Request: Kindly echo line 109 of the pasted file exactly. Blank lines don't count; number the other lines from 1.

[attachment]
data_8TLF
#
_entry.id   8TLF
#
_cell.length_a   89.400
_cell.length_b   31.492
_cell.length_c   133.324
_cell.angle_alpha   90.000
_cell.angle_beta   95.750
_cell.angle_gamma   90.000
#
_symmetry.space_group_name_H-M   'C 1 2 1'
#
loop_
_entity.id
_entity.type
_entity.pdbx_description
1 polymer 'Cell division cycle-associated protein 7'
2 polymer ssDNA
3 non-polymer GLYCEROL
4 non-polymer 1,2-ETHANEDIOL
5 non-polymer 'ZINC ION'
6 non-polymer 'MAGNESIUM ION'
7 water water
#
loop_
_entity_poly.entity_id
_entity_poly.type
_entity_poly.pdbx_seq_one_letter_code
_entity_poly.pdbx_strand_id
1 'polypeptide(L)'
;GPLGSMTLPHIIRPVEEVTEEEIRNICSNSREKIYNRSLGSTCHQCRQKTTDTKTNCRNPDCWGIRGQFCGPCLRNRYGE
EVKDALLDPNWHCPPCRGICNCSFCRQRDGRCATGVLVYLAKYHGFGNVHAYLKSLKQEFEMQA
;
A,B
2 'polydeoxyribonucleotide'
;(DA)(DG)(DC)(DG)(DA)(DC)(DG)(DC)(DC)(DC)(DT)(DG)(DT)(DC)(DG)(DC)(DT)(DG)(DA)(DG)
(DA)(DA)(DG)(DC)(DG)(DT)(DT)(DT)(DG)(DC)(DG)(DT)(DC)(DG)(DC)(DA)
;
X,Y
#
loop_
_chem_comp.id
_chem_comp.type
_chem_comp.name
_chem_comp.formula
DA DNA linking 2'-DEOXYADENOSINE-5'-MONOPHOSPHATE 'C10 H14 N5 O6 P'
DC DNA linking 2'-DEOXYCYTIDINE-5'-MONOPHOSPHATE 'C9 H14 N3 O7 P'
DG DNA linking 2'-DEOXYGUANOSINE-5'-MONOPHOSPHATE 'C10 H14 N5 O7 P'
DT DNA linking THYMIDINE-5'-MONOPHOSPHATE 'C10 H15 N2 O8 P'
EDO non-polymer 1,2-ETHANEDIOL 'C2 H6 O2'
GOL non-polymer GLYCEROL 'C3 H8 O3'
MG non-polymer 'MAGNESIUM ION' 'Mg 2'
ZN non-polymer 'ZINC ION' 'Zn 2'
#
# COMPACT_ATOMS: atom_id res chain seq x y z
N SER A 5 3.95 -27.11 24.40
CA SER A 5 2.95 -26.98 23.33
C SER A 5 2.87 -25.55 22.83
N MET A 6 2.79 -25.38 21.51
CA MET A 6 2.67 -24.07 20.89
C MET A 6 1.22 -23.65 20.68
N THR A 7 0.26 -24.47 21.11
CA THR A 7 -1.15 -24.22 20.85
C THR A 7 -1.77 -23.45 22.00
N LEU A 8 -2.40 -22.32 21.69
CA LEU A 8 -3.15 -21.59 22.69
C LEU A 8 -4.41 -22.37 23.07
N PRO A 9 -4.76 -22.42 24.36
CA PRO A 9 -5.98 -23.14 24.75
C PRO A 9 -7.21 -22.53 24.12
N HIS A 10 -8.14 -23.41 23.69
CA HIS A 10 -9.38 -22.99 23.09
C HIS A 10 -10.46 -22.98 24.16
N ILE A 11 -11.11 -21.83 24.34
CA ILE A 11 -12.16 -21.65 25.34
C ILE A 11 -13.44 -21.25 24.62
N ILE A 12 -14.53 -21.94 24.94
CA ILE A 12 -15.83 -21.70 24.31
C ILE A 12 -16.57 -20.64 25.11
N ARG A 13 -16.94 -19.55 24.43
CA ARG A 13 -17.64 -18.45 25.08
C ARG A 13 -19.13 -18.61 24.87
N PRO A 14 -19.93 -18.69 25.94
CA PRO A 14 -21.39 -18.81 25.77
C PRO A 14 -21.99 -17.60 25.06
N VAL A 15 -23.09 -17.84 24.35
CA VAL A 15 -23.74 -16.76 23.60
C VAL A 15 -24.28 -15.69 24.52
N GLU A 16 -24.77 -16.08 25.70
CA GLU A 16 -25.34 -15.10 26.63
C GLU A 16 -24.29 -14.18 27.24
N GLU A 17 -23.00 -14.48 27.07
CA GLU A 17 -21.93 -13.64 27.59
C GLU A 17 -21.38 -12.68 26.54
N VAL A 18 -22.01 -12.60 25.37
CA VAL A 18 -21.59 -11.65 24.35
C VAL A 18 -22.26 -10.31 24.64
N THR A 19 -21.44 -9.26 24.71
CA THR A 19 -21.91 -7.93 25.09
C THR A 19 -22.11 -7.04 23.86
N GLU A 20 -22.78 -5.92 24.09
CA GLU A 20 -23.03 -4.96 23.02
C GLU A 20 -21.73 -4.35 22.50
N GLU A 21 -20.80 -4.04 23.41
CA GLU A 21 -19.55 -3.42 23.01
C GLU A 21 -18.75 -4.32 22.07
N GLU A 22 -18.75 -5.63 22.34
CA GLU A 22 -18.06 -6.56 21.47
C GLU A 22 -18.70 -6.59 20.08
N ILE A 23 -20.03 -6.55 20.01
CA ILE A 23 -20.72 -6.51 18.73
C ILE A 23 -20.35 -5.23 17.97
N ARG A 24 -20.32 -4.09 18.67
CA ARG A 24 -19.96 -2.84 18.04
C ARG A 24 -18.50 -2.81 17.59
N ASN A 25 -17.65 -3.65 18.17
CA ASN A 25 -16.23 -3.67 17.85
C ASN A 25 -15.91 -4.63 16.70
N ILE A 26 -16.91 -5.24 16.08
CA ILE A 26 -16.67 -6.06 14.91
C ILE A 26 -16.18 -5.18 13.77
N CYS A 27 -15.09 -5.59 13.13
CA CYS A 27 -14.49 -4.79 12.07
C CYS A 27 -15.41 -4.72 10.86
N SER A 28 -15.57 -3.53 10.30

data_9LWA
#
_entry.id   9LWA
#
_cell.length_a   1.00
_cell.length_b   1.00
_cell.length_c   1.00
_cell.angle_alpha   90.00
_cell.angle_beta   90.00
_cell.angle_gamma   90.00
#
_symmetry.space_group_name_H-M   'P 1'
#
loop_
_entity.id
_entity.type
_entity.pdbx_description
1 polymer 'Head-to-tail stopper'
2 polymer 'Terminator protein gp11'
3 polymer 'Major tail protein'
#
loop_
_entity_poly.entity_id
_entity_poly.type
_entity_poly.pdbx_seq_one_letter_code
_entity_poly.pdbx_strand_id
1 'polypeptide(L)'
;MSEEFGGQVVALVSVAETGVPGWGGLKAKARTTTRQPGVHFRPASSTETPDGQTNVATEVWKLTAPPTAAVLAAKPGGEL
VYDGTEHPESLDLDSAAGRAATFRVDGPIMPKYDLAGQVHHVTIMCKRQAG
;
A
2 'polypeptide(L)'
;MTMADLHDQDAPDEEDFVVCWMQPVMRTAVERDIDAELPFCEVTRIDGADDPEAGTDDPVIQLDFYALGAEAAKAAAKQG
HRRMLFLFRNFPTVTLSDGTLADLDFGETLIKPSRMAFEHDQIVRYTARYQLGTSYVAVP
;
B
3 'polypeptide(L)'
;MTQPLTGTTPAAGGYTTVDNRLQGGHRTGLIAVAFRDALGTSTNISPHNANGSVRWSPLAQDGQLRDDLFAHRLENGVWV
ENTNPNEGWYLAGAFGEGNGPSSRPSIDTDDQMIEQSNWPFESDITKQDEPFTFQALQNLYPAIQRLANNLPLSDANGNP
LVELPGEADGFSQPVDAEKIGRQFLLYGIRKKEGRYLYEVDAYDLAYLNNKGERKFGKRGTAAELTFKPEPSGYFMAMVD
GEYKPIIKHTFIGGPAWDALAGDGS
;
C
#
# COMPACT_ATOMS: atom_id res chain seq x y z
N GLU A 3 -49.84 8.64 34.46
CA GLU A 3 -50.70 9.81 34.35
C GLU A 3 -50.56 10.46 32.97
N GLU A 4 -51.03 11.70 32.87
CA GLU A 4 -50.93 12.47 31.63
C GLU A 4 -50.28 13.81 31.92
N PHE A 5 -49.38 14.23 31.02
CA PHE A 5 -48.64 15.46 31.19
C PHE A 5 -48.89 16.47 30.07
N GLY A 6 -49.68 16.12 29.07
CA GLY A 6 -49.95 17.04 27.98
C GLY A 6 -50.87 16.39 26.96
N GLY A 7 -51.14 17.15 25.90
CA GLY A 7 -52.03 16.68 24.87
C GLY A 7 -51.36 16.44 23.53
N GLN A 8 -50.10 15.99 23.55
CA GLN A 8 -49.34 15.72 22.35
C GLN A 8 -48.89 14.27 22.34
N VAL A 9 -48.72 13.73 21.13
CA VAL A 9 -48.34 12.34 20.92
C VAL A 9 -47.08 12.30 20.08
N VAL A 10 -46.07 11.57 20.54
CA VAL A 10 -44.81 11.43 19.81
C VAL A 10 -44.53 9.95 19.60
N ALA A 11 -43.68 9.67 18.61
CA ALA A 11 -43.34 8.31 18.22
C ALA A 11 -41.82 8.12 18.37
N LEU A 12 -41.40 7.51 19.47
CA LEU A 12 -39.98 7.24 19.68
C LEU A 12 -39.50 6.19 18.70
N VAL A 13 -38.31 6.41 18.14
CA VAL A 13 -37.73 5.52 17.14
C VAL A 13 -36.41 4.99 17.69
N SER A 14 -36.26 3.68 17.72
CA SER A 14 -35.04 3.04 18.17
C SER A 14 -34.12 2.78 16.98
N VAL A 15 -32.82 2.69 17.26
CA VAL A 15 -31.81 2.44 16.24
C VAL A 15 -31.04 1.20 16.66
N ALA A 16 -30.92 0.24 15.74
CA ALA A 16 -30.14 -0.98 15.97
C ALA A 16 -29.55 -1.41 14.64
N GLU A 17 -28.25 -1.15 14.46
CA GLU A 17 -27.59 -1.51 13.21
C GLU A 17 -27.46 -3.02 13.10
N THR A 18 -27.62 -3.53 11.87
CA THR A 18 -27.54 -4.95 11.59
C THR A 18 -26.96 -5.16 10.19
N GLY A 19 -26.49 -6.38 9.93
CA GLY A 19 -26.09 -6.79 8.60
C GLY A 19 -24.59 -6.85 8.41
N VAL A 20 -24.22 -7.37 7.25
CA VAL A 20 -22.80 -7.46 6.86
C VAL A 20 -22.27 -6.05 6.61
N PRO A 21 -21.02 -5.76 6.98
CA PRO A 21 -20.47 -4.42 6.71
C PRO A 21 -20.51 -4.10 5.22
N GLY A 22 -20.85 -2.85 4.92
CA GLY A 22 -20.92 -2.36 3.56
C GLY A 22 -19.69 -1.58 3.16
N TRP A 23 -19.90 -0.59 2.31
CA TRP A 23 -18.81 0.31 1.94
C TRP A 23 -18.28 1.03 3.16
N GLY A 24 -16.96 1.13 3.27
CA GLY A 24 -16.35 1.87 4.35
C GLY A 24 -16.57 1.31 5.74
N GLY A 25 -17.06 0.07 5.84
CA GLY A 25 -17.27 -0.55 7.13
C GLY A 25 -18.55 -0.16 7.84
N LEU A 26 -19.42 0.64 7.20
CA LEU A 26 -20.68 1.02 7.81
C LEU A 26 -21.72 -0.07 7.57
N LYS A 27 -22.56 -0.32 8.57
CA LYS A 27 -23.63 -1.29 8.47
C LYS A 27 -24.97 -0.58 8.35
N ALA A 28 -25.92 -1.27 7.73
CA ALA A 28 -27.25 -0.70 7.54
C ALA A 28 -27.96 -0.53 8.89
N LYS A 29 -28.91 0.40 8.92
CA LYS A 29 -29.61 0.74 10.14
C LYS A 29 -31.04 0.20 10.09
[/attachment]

CA GLU A 22 -18.06 -6.56 21.47